In what may be the state’s largest-ever settlement of a civil lawsuit, on Dec. 15 a federal judge approved a settlement agreement between Delaware and survivors of a correctional officer killed last February during an inmate riot and takeover at a state prison, and five other corrections officers held by rioters during an 18-hour siege.
The settlement calls for the state to pay more than $7.5 million to the family of Sgt. Steven Floyd Sr. and to the other corrections workers held hostage at the maximum-security James T. Vaughn Correctional Center near Smyrna. The civil-rights lawsuit had named two former Democratic governors, Ruth Ann Minner and Jack Markell, as well as top state corrections and budget officials, claiming their years-long failure to provide staffing levels needed for workplace safety led to the inmates’ uprising that killed Sgt. Floyd and harmed the other staffers taken hostage. The complaint argued prison understaffing was the state’s official policy over a 16-year period, and defendant officials worked to hide from the state Legislature the hazards and costs of that policy, such as mandatory 16-hour shifts causing $23 million in annual overtime pay.
Other accusations in the prison workers’ lawsuit were that top officials skimped on training for prison staff and even ignored reports they themselves had commissioned that revealed serious security weaknesses and linked them to short-handed staffing and excessive use of overtime. It alleged understaffing and other neglect began when Minner became governor in 2001 – about 500,000 hours of overtime were recorded in her first year in office – but worsened substantially under Markell. By the end of Markell’s tenure, total annual overtime hours had risen to about 800,000, and staff working double shifts made up about 40 percent of total hours worked.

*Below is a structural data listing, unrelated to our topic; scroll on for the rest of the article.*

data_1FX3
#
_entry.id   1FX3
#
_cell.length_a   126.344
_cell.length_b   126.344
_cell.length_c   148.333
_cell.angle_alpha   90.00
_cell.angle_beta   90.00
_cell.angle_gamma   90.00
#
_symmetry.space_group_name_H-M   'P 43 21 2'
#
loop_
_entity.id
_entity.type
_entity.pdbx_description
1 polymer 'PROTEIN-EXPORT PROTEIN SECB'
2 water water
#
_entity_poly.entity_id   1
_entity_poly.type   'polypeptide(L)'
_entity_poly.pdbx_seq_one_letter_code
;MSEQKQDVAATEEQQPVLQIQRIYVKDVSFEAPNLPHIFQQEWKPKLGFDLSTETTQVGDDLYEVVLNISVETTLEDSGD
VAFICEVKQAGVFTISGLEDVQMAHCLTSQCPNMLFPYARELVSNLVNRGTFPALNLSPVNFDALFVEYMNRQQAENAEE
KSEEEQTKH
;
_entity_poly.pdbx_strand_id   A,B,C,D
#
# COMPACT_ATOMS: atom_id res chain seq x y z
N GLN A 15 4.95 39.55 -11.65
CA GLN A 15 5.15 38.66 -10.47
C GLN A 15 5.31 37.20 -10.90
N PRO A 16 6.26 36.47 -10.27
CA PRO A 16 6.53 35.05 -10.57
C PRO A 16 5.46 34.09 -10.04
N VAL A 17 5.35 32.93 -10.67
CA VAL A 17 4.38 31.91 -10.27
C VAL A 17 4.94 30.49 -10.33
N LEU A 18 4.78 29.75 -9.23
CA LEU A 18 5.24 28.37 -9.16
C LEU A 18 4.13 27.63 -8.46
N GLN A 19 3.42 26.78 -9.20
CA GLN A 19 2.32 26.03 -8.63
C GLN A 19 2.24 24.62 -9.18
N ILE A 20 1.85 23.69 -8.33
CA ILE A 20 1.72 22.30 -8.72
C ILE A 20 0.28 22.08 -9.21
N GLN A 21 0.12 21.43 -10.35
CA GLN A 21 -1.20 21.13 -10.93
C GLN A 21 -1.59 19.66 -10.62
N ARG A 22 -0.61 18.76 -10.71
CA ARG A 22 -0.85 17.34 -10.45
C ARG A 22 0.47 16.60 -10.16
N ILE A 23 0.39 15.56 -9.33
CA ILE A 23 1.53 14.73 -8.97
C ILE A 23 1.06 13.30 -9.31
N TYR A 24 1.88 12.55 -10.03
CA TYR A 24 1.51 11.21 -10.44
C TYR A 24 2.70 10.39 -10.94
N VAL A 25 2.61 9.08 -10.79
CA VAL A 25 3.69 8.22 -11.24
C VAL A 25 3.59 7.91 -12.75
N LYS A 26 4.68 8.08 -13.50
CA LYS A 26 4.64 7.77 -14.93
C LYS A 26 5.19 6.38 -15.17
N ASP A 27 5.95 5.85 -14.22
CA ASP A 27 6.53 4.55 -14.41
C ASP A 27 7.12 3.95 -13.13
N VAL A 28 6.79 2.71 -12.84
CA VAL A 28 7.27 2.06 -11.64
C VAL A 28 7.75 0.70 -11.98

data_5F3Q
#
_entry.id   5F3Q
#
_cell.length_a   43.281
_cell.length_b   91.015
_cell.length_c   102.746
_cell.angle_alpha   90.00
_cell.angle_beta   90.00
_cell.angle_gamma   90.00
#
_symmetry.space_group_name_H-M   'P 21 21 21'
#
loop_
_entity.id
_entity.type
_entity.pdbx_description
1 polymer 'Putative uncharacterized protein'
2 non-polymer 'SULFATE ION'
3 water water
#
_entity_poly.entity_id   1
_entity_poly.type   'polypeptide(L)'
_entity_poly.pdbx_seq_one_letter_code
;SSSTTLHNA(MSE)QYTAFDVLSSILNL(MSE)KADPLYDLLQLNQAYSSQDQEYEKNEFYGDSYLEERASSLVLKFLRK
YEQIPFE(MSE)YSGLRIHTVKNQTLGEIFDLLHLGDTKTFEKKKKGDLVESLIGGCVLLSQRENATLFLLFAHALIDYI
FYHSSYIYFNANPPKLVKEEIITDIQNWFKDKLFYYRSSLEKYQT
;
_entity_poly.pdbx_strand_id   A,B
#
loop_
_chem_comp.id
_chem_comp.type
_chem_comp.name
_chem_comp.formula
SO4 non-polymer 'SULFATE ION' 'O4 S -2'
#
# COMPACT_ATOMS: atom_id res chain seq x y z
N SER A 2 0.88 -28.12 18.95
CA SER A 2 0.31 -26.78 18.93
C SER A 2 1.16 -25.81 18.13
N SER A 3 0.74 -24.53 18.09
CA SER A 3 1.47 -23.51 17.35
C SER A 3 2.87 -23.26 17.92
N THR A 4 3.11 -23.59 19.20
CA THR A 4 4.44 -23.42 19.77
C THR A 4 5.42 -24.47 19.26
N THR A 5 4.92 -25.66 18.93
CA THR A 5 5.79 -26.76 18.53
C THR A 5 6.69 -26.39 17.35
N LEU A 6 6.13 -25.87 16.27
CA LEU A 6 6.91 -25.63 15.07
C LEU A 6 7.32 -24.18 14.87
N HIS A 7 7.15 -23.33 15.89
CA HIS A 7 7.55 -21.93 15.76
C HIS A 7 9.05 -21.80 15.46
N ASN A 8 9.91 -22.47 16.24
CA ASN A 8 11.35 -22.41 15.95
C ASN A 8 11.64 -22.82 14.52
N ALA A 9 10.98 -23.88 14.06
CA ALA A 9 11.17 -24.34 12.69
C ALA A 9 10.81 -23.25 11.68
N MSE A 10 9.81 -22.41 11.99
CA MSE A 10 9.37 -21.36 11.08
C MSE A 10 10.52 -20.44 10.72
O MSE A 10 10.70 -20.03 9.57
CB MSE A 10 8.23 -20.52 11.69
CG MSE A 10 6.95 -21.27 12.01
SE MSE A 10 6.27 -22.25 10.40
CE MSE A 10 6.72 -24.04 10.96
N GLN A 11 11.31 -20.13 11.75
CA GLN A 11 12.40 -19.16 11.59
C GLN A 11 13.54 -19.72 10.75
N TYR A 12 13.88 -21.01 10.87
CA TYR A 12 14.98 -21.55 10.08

With many staff positions left unfilled and the workforce stretched thin by required overtime, the Department of Corrections abandoned its specialized security teams to perform random shakedowns and security sweeps to find and seize weapons and contraband at Vaughn, despite numerous reports from prison staff in the months leading up to the riot of tampering to equipment that removed many pieces of metal – obvious signs of homemade weapons being prepared. The lawsuit also noted evidence that, shortly before the February 2017 riot, inmates had been staging fights in Building C, seen in retrospect as “dry run” probing for weaknesses in security responses.
The complaint further alleged that within an hour of the riot breaking out, the then-warden had authorized an emergency response team to retake Building C, in which rioters had seized control and taken prison staffers hostage, but the current governor John Carney — who took office a month before the riot and was not named in the lawsuit as a defendant — intervened to overrule that order, thus delaying a planned rescue. A spokesman for Carney denied that claim.
The settlement followed an unsuccessful attempt by lawyers for the state to persuade the presiding judge to dismiss the case, on the grounds the state workers’ interest in having a safe workplace did not rise to the level of a constitutionally protected right. They also claimed the complaint, if allowed to proceed, would impermissibly invite a jury to become involved in reviewing how public funds are allocated.
Christopher Zoukis is an outspoken prisoner rights and correctional education advocate who is incarcerated at FCI Petersburg Medium in Virginia. He is an award-winning writer whose work has been published widely in major publications such as The Huffington Post, Prison Legal News, New York Daily News and various other print and online publications. Learn more about Christopher Zoukis at christopherzoukis.com and prisoneducation.com.
Published Jan 4, 2018 by Christopher Zoukis, JD, MBA | Last Updated by Christopher Zoukis, JD, MBA on Oct 24, 2021 at 9:22 am